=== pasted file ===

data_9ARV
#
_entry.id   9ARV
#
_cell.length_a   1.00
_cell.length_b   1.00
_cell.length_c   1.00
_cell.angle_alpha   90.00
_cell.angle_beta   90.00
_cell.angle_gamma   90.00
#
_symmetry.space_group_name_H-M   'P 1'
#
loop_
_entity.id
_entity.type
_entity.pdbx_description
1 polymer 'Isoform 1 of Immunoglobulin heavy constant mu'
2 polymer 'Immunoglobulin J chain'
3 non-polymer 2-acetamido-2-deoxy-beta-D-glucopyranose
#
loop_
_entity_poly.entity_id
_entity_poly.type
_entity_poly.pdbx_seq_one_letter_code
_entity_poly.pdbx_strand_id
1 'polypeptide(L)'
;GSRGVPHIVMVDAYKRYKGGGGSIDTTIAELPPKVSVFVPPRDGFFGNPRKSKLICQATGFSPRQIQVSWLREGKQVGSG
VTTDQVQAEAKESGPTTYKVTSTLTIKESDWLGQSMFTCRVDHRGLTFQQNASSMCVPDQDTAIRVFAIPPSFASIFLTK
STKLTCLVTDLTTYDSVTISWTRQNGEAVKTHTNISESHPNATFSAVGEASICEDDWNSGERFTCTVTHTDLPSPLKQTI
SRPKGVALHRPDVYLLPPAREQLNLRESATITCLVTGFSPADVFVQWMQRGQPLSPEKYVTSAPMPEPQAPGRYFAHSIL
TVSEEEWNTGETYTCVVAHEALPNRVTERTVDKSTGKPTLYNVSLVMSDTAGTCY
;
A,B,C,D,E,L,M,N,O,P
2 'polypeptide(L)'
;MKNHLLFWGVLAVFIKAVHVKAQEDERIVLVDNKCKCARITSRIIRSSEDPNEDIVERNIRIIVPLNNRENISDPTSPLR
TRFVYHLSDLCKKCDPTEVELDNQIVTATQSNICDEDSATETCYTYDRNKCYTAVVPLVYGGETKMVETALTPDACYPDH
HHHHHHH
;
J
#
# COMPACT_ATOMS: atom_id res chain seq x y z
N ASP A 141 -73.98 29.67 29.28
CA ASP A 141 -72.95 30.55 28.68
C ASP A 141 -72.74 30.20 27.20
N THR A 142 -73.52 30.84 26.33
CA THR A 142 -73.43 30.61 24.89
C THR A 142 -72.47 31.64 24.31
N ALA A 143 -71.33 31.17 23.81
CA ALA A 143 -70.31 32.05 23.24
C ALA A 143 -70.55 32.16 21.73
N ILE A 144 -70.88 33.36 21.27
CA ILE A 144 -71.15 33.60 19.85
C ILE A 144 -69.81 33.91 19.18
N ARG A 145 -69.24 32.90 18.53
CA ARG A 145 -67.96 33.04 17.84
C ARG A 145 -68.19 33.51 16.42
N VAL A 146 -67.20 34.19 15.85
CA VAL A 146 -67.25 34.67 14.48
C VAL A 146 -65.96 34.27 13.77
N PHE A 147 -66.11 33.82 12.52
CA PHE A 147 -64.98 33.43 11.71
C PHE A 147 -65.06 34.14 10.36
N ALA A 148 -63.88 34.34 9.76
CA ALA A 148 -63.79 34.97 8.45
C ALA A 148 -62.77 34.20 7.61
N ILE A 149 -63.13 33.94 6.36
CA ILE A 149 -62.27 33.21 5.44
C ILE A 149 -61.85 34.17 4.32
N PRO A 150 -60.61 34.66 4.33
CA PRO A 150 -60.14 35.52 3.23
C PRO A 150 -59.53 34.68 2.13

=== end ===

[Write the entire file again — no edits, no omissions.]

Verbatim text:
data_9ARV
#
_entry.id   9ARV
#
_cell.length_a   1.00
_cell.length_b   1.00
_cell.length_c   1.00
_cell.angle_alpha   90.00
_cell.angle_beta   90.00
_cell.angle_gamma   90.00
#
_symmetry.space_group_name_H-M   'P 1'
#
loop_
_entity.id
_entity.type
_entity.pdbx_description
1 polymer 'Isoform 1 of Immunoglobulin heavy constant mu'
2 polymer 'Immunoglobulin J chain'
3 non-polymer 2-acetamido-2-deoxy-beta-D-glucopyranose
#
loop_
_entity_poly.entity_id
_entity_poly.type
_entity_poly.pdbx_seq_one_letter_code
_entity_poly.pdbx_strand_id
1 'polypeptide(L)'
;GSRGVPHIVMVDAYKRYKGGGGSIDTTIAELPPKVSVFVPPRDGFFGNPRKSKLICQATGFSPRQIQVSWLREGKQVGSG
VTTDQVQAEAKESGPTTYKVTSTLTIKESDWLGQSMFTCRVDHRGLTFQQNASSMCVPDQDTAIRVFAIPPSFASIFLTK
STKLTCLVTDLTTYDSVTISWTRQNGEAVKTHTNISESHPNATFSAVGEASICEDDWNSGERFTCTVTHTDLPSPLKQTI
SRPKGVALHRPDVYLLPPAREQLNLRESATITCLVTGFSPADVFVQWMQRGQPLSPEKYVTSAPMPEPQAPGRYFAHSIL
TVSEEEWNTGETYTCVVAHEALPNRVTERTVDKSTGKPTLYNVSLVMSDTAGTCY
;
A,B,C,D,E,L,M,N,O,P
2 'polypeptide(L)'
;MKNHLLFWGVLAVFIKAVHVKAQEDERIVLVDNKCKCARITSRIIRSSEDPNEDIVERNIRIIVPLNNRENISDPTSPLR
TRFVYHLSDLCKKCDPTEVELDNQIVTATQSNICDEDSATETCYTYDRNKCYTAVVPLVYGGETKMVETALTPDACYPDH
HHHHHHH
;
J
#
# COMPACT_ATOMS: atom_id res chain seq x y z
N ASP A 141 -73.98 29.67 29.28
CA ASP A 141 -72.95 30.55 28.68
C ASP A 141 -72.74 30.20 27.20
N THR A 142 -73.52 30.84 26.33
CA THR A 142 -73.43 30.61 24.89
C THR A 142 -72.47 31.64 24.31
N ALA A 143 -71.33 31.17 23.81
CA ALA A 143 -70.31 32.05 23.24
C ALA A 143 -70.55 32.16 21.73
N ILE A 144 -70.88 33.36 21.27
CA ILE A 144 -71.15 33.60 19.85
C ILE A 144 -69.81 33.91 19.18
N ARG A 145 -69.24 32.90 18.53
CA ARG A 145 -67.96 33.04 17.84
C ARG A 145 -68.19 33.51 16.42
N VAL A 146 -67.20 34.19 15.85
CA VAL A 146 -67.25 34.67 14.48
C VAL A 146 -65.96 34.27 13.77
N PHE A 147 -66.11 33.82 12.52
CA PHE A 147 -64.98 33.43 11.71
C PHE A 147 -65.06 34.14 10.36
N ALA A 148 -63.88 34.34 9.76
CA ALA A 148 -63.79 34.97 8.45
C ALA A 148 -62.77 34.20 7.61
N ILE A 149 -63.13 33.94 6.36
CA ILE A 149 -62.27 33.21 5.44
C ILE A 149 -61.85 34.17 4.32
N PRO A 150 -60.61 34.66 4.33
CA PRO A 150 -60.14 35.52 3.23
C PRO A 150 -59.53 34.68 2.13